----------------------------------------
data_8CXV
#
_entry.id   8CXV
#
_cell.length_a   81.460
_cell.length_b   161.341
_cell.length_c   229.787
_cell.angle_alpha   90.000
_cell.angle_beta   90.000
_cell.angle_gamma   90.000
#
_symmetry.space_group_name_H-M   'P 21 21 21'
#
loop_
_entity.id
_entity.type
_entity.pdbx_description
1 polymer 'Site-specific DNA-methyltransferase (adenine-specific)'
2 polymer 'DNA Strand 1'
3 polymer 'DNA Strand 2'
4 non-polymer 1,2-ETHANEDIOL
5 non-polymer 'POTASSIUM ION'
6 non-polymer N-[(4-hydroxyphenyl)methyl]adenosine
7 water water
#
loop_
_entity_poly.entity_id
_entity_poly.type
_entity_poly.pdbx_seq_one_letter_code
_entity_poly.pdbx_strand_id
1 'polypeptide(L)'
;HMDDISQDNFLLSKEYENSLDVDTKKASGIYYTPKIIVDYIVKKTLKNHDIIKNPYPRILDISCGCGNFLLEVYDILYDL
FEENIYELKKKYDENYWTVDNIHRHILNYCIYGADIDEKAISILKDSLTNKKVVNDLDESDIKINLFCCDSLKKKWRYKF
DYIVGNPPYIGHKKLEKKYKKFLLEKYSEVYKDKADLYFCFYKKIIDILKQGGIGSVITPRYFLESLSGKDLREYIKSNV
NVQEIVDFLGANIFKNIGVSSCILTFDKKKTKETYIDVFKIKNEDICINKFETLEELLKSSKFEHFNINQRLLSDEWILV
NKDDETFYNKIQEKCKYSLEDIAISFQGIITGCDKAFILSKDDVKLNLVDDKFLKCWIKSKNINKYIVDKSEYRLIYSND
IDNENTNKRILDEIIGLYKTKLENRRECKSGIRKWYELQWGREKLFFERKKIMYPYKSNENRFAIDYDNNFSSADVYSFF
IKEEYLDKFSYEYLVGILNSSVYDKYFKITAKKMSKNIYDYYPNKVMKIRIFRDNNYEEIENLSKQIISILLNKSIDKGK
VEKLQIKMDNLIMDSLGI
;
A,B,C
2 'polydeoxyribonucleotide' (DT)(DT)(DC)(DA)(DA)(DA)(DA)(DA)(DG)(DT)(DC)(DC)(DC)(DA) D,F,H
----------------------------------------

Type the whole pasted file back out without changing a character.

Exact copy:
data_8CXV
#
_entry.id   8CXV
#
_cell.length_a   81.460
_cell.length_b   161.341
_cell.length_c   229.787
_cell.angle_alpha   90.000
_cell.angle_beta   90.000
_cell.angle_gamma   90.000
#
_symmetry.space_group_name_H-M   'P 21 21 21'
#
loop_
_entity.id
_entity.type
_entity.pdbx_description
1 polymer 'Site-specific DNA-methyltransferase (adenine-specific)'
2 polymer 'DNA Strand 1'
3 polymer 'DNA Strand 2'
4 non-polymer 1,2-ETHANEDIOL
5 non-polymer 'POTASSIUM ION'
6 non-polymer N-[(4-hydroxyphenyl)methyl]adenosine
7 water water
#
loop_
_entity_poly.entity_id
_entity_poly.type
_entity_poly.pdbx_seq_one_letter_code
_entity_poly.pdbx_strand_id
1 'polypeptide(L)'
;HMDDISQDNFLLSKEYENSLDVDTKKASGIYYTPKIIVDYIVKKTLKNHDIIKNPYPRILDISCGCGNFLLEVYDILYDL
FEENIYELKKKYDENYWTVDNIHRHILNYCIYGADIDEKAISILKDSLTNKKVVNDLDESDIKINLFCCDSLKKKWRYKF
DYIVGNPPYIGHKKLEKKYKKFLLEKYSEVYKDKADLYFCFYKKIIDILKQGGIGSVITPRYFLESLSGKDLREYIKSNV
NVQEIVDFLGANIFKNIGVSSCILTFDKKKTKETYIDVFKIKNEDICINKFETLEELLKSSKFEHFNINQRLLSDEWILV
NKDDETFYNKIQEKCKYSLEDIAISFQGIITGCDKAFILSKDDVKLNLVDDKFLKCWIKSKNINKYIVDKSEYRLIYSND
IDNENTNKRILDEIIGLYKTKLENRRECKSGIRKWYELQWGREKLFFERKKIMYPYKSNENRFAIDYDNNFSSADVYSFF
IKEEYLDKFSYEYLVGILNSSVYDKYFKITAKKMSKNIYDYYPNKVMKIRIFRDNNYEEIENLSKQIISILLNKSIDKGK
VEKLQIKMDNLIMDSLGI
;
A,B,C
2 'polydeoxyribonucleotide' (DT)(DT)(DC)(DA)(DA)(DA)(DA)(DA)(DG)(DT)(DC)(DC)(DC)(DA) D,F,H